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Omega Pushes the Envelope Ultra-Deep with New Releases

Omega has always tried to go farther. Never one to rest and say: ‘good enough’, the company has always pushed the envelope of what a timepiece is capable of. When organized sports became prevalent, Omega developed chronograph movements capable of measuring time down to a fraction of a second. When NASA called for watchmakers to submit timekeeping devices for manned space travel, only an Omega Speedmaster passed their rigorous testing.

So, when Omega announced they were strapping a modified Planet Ocean to the side of a submersible exploring the deepest portions of the oceans, it came as little surprise. And by deep—we mean very deep. Teaming up with modern-day explorer Victor Vescovo and his Five Deeps Expedition, the modified titanium Seamaster worked perfectly as it made the deepest dive in recorded history: 10,929 meters below the surface, in the Challenger Deep of the Mariana Trench. For comparison in feet that’s cruising altitude for most jumbo-jets—but under the ocean’s surface.

The prototype that Omega used spurred great interest amongst the watch world. How would a watch capable of withstanding such pressures be feasible to wear? When most dive watches are rated to perform at 300 meters, a depth even most hobby divers will never reach, would it even be feasible to make a wristwatch built to dive that deep? The case would have to withstand almost 9,000 pounds of pressure per square inch. Could it be done? Of course, Omega said.

Omega

Earlier this month they introduced the Ultra Deep, a production version of the same watch used in those expeditions. Sporting a case, bracelet, and aesthetic closely aligned with the rest of their Planet Ocean family, the Ultra Deep features cases built from two alloys: O-MEGASTEEL and Grade 5 titanium. The titanium was an easy choice—on top of being very tough under pressure, its relative lightness helps keep the bulk down from the 45.5mm by 18.12mm case. The O-MEGASTEEL is a new steel alloy developed by Omega that is not only twice as corrosion resistant than 316L stainless, but also brighter and whiter. Omega is offering the Ultra Deep on both a bracelet and rubber strap, complete with some unique hombre blue/brown/black dial combinations.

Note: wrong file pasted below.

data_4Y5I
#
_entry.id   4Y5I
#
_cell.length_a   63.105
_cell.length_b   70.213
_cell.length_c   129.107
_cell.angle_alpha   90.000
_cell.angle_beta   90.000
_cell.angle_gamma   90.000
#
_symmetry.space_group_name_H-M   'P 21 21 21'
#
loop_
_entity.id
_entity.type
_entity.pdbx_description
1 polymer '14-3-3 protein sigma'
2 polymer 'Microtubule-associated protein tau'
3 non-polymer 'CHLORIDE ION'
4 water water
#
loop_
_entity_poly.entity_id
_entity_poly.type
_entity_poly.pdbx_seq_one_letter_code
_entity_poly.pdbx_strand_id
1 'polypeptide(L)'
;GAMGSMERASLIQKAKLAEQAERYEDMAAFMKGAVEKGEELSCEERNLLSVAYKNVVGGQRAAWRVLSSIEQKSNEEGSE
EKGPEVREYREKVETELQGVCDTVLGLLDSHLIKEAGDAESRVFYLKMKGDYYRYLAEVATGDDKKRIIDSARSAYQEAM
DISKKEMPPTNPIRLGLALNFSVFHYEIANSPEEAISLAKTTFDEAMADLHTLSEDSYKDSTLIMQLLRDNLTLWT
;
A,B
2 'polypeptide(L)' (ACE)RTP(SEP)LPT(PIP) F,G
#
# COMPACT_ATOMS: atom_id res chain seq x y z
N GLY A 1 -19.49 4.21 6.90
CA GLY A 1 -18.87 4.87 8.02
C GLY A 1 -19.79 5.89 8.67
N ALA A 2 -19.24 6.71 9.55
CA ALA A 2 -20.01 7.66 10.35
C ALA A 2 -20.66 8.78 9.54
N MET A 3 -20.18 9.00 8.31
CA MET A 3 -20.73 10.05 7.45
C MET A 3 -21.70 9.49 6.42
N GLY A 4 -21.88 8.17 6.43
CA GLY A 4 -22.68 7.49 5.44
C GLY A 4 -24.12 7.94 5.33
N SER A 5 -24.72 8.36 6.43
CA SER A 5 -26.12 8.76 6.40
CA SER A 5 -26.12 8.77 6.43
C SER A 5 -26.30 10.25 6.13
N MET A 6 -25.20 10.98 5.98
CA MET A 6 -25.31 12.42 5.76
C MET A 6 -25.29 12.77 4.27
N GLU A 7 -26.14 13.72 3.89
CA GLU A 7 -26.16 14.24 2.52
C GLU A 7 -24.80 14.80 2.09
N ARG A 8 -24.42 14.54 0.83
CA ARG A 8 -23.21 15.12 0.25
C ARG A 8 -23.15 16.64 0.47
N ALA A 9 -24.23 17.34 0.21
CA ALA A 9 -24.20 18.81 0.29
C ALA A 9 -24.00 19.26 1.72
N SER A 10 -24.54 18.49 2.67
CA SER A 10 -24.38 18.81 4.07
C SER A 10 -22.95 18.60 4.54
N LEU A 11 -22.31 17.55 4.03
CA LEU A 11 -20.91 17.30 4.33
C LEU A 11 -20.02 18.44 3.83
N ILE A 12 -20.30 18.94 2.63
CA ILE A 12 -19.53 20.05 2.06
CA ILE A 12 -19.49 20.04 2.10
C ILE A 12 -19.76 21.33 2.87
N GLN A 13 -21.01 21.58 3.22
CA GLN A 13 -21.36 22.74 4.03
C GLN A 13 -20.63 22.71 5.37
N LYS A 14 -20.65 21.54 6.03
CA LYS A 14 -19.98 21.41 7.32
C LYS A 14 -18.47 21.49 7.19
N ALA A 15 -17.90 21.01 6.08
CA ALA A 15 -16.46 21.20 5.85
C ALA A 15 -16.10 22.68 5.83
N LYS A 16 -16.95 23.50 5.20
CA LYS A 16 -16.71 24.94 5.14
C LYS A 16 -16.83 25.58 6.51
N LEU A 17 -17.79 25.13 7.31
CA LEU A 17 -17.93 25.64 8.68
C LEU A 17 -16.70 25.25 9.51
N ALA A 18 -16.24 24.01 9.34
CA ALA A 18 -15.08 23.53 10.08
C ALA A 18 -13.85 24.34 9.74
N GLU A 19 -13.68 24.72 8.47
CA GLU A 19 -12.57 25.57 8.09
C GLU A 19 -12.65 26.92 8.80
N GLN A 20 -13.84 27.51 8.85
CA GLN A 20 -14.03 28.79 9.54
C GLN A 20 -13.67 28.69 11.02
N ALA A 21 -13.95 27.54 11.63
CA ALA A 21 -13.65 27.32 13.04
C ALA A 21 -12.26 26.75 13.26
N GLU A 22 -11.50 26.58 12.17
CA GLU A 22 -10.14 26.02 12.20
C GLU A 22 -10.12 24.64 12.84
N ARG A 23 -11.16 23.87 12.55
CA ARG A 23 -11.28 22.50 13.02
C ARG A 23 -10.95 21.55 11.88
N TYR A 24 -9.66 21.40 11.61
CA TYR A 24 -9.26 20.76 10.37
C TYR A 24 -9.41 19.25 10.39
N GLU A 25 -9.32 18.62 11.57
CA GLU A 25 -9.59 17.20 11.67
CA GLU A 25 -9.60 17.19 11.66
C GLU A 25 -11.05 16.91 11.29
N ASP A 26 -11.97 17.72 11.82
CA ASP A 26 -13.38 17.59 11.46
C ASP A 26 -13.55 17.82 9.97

Under the hood, the Ultra Deep uses the same Master Chronometer 8912 automatic movement that powers the PloProf and the re-designed Seamaster 300. This allows the Ultra Deep 60 hours of power reserve, 15,000 gauss (1.5 tesla) of magnetic resistance, and accuracy certified by METAS. So not only is the new Seamaster 6000M tough, it’s also keeps impeccable time.

With the Seamaster Planet Ocean Ultra Deep 6000M, Omega has shown that there is no frontier too tough for their watches. Saturation divers (and desk divers alike) can appreciate the Ultra Deep for being exactly what it is—an indestructible timepiece. These pieces will be available at Gunderson’s soon, so be sure to contact us if you are interested in a specific model or color combination. No pressure…

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